Within the first few minutes of contact with a patient, begin to collect clinical data based on the following categories:

  • Appearance. Attire and personal grooming reflect the patient’s ability to care for himself and make appropriate judgments. If the patient is neat and well groomed, psychosis is an unlikely diagnosis. However, a disheveled and unkempt appearance can suggest schizophrenia, depression, substance abuse, or dementia. A bizarre and eccentric appearance suggests schizophrenia or mania; a careless or indifferent appearance suggests depression or substance abuse.
  • Movement. The patient’s motor behavior also can provide data that will aid in diagnosis. For example, fine and coarse tremors or pill-rolling finger movements can indicate anxiety, alcohol withdrawal. or neuroleptic induced parkinsonism. Agitation (pacing, restlessness, generalized motor excitement) suggests mania, schizophrenia, anxiety, stimulant use, or drug or alcohol withdrawal. Motor retardation (slow initiation of movement) could signal catatonia, depression, or parkinsonism. Extra pyramidal symptoms, such as akathisia (motor restlessness), akinesia (absence of movement), and dyskinesia (grimacing or writhing movements), may be signs of antipsychotic drug side effects.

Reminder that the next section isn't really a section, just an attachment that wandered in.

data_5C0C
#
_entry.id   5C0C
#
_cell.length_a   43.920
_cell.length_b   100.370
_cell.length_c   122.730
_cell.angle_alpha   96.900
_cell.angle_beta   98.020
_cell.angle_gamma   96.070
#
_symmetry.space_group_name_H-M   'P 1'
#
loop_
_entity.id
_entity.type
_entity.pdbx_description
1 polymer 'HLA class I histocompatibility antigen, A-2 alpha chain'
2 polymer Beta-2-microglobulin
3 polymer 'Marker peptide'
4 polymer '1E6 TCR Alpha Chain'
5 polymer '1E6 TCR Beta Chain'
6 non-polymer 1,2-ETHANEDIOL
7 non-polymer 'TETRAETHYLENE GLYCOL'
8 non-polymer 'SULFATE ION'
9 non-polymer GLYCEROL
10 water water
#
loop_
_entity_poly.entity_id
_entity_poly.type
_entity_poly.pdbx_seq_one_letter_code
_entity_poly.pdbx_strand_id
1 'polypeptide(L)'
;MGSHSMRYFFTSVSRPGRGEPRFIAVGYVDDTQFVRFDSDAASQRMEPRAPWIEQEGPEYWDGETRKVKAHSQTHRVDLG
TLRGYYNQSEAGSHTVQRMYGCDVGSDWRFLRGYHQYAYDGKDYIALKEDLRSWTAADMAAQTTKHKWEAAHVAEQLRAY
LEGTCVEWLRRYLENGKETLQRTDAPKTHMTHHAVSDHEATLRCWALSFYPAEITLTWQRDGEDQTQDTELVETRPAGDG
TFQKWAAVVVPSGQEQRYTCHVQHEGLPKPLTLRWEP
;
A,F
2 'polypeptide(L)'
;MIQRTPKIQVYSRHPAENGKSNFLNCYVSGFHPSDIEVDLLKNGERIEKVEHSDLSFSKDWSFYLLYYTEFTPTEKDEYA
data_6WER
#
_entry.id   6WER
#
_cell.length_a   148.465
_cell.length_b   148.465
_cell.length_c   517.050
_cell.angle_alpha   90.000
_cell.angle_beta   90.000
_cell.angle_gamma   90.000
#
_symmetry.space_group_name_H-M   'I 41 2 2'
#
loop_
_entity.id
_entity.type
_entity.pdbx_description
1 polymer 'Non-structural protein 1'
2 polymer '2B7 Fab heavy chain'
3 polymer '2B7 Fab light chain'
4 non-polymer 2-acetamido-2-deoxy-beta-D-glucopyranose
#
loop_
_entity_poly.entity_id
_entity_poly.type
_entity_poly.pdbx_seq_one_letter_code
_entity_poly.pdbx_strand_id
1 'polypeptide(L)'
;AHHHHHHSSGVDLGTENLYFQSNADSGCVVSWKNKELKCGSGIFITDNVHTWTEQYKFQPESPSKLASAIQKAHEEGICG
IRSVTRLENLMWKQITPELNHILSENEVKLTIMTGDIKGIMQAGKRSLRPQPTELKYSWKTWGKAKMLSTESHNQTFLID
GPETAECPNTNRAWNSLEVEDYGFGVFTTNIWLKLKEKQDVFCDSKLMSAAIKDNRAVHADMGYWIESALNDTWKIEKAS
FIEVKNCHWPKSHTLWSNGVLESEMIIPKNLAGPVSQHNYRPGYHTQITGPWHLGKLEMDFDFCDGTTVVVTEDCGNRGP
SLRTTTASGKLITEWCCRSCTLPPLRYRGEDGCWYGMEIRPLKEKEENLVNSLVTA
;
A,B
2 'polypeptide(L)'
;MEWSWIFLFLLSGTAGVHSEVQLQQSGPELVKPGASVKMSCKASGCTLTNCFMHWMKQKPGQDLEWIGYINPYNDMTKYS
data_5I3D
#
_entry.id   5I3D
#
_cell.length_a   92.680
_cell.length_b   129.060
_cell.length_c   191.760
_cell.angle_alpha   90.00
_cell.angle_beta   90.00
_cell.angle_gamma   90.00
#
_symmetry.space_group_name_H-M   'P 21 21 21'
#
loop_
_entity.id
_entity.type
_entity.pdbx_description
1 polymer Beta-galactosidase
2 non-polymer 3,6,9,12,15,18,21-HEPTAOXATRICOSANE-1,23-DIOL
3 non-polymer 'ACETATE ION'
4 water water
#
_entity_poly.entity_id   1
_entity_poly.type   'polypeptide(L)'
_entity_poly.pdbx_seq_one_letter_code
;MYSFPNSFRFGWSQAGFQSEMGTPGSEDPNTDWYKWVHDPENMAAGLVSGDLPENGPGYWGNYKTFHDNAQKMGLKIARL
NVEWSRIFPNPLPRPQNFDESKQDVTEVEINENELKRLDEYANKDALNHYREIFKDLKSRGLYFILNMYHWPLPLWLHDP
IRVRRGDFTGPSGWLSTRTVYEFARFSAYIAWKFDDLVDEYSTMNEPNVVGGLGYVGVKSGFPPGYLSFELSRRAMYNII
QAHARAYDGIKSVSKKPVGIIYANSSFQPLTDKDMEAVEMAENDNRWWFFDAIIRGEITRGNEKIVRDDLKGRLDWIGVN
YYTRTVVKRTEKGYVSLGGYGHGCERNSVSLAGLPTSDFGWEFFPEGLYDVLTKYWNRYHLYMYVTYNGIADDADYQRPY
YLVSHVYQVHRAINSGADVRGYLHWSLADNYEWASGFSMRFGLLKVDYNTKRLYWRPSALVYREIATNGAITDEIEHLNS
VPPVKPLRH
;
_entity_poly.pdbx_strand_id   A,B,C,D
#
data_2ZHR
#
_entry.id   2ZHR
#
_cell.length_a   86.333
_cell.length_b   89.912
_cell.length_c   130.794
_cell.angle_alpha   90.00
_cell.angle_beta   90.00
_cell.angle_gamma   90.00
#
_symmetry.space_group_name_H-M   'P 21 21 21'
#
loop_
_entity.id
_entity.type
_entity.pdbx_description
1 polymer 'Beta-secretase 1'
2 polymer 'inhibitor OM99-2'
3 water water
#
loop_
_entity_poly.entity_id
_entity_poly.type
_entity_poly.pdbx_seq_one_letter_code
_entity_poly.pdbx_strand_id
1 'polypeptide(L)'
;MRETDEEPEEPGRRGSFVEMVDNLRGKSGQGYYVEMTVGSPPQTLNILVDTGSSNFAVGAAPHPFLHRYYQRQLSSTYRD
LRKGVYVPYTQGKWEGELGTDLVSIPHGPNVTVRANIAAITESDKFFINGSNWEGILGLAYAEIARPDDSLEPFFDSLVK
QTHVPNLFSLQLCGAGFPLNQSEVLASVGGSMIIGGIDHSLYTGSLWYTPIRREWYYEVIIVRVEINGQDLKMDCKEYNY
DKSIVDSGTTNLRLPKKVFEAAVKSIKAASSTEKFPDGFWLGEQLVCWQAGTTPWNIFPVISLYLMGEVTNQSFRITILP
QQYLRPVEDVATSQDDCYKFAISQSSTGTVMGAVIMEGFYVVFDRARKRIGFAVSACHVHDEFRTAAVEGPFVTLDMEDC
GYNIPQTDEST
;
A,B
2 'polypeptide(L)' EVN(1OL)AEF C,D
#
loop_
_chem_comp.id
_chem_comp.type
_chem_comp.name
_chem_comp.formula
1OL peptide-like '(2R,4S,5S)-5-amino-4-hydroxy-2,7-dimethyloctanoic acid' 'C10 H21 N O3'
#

• Speech. Measure the patient’s verbal ability in terms of spontaneity, pressure, rate, tone, volume, and articulation. Speech patterns can be a valuable indicator of the patient’s mental status. Mutism usually suggests schizophrenia or depression. Slow speech could signal depression. Rapid, uninterrupted speech suggests mania, extreme anxiety, or stimulant use, whereas slurred speech probably means that the patient is intoxicated. Dementia is a likely diagnosis if the patient is aphasic (can no longer express or comprehend spoken or written language). An unusual use of words suggests schizophrenia or organic mental disorder. Examples include neologism (new word created by, and having special meaning for, the patient), word salad (incoherent mixture of words and phrases), echolalia (repetition of another person’s words), and perseveration (repetition of a word, phrase, or idea in response to varied stimuli).

A person’s thought should be goal directed, coherent, and responsive to outside stimuli. Thought patterns that do not meet these criteria may indicate psychosis. Circumstantiality, the thought pattern of a patient who reaches a goal after numerous unnecessary digressions, suggests schizophrenia, organic mental disorder, or obsessive-compulsive disorder. In contrast, tangentiality, a thought pattern that veers off the subject and does not return, suggests schizophrenia only. Manic patients typically exhibit a flight of ideas, a rapid succession of context-bound and comprehensible thoughts. On the other hand, schizophrenic patients may demonstrate a looseness of association (also called derailment), a succession of irrelevant and usually incomprehensible thoughts.